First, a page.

Nov 18, 2014
In biz or life (and you really can’t separate the two, after all)—we all do it. We transform our wants into “needs.” Or, we use need as a way to avoid dealing with hard decisions and daunting realities.
For example, in my first meeting with an entrepreneur seeking funding, I ask, “How much money do you really need to get going?” Almost always we can get from “want” to the real “need.” We can then have a much better discussion about how to meet that need. What starts out as a “How do I get a
Nov 11, 2014
Regular readers know one of my pet peeves is “It’s not personal. It’s business.” Usually said (with a sneer) right before the knives go in…
I was reminded of this recently in what should have been a mundane meeting about (what I thought was) basic operational process. *Yawn* Oh. wait. Voices started to rise. People stopped listening. Sighing. Huffing. The general level of angst in the room rose about two levels. Everyone had valid points…but…
So, what happened? Two things. People were
Sep 30, 2014
I recenty attended a conference where one of the speakers (alas, not Liam Neeson) began by saying the above. How refreshing! And, how true. When it comes to marketing, there really isn’t any earth-shattering news. Sure, we’ve got all kinds of technology these days and can reach out to people in about eleventy-billion ways…and they can (and do) ignore us in about twelve billion ways. (More about Mr. Neeson at the end of this post.)
Of course, we humans are always looking for the ONE answer.
Jan 14, 2014
“You never know when you might need an old idea.” - Ian McEwan, at Edge, in attacking this year’s question, “What scientific idea is ready for retirement?“post at edge.org.
He’s talking about Aristotle, who was actually wrong about a lot of things…but “his invention of zoology alone was priceless. Would you cast him aside?”
I love a good “intellectual bar fight” as the NYT described Edge (Over the Side With Old Tenets)...and I also love old ideas. Here are three old ideas that should never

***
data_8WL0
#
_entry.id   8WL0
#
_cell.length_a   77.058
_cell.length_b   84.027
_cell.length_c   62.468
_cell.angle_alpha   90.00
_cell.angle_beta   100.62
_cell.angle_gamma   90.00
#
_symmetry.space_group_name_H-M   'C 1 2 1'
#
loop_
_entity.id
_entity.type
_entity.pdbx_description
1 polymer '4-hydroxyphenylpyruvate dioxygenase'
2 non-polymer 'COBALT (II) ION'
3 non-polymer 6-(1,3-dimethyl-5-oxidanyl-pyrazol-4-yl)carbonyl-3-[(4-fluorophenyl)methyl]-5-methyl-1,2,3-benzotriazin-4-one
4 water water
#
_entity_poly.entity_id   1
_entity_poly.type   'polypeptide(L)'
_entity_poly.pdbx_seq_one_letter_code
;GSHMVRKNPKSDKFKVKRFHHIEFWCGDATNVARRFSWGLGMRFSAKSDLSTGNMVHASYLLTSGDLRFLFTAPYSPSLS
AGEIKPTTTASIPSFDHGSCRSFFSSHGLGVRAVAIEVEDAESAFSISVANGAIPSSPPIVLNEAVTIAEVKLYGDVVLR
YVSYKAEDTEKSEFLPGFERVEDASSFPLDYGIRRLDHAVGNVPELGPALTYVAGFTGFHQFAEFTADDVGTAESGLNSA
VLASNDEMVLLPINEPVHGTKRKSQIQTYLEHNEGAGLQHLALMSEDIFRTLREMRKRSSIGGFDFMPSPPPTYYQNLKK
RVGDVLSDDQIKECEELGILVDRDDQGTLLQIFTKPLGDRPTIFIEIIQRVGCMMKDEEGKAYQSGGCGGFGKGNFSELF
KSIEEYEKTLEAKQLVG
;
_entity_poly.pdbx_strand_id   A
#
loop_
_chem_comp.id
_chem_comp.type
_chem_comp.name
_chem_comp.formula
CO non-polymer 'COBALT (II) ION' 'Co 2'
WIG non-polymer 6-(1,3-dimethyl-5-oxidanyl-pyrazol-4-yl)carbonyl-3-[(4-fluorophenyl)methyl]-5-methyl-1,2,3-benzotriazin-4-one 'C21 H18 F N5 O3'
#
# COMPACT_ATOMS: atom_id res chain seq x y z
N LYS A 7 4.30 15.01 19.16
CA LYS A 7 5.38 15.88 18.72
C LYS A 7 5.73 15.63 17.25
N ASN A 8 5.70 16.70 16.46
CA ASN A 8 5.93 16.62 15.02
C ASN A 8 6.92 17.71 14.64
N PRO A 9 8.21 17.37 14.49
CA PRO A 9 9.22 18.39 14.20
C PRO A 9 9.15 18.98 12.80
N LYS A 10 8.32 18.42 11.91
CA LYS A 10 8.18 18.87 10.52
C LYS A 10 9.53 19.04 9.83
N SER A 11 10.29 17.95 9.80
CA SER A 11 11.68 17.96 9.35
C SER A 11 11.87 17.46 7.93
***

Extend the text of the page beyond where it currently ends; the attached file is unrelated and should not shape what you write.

Sep 12, 2013
1. “I don’t have access to that information.” (PNC)
2. “I don’t know how ‘they’ make that decision.” (American Express)
3. “Our system won’t allow us to do that.” (Citi)
Over the past several months, I’ve heard all three of these and more.
Best case, I actually make a human connection with the service rep and he/she even admits their company’s policies and procedures make no sense. (HT to that nice manager at Citi. He probably got fired if they actually do listen to calls for “quality
Aug 21, 2013
WRITERS ON WRITING; Easy on the Adverbs, Exclamation Points and Especially Hooptedoodle (Elmore Leonard, NYT, 2001)
In honor of Elmore Leonard, one of my favorite writers - here are his ten rules for fiction writing. However, they apply to any form of written communication - from business plans to marketing brochures to web copy.
1. Never open a book with weather.
How this applies to your business writing: Of course, you (probably) wouldn’t start your web copy with “It was a dark and
Aug 20, 2013
I routinely caution clients to avoid spreadsheet myopia. (“Hey! It looks great on paper!”) - since the real world has a nasty way to blowing even the most meticulously thought-out financials. Investors don’t invest. Customers don’t buy. The economy tanks. The government grant is cancelled. Etc. etc.
That said, entrepreneurs can’t just blithely ignore the numbers either. Delusional optimism (one of my clients coined that one) has its place. (After all, if entrepreneurs weren’t just a little
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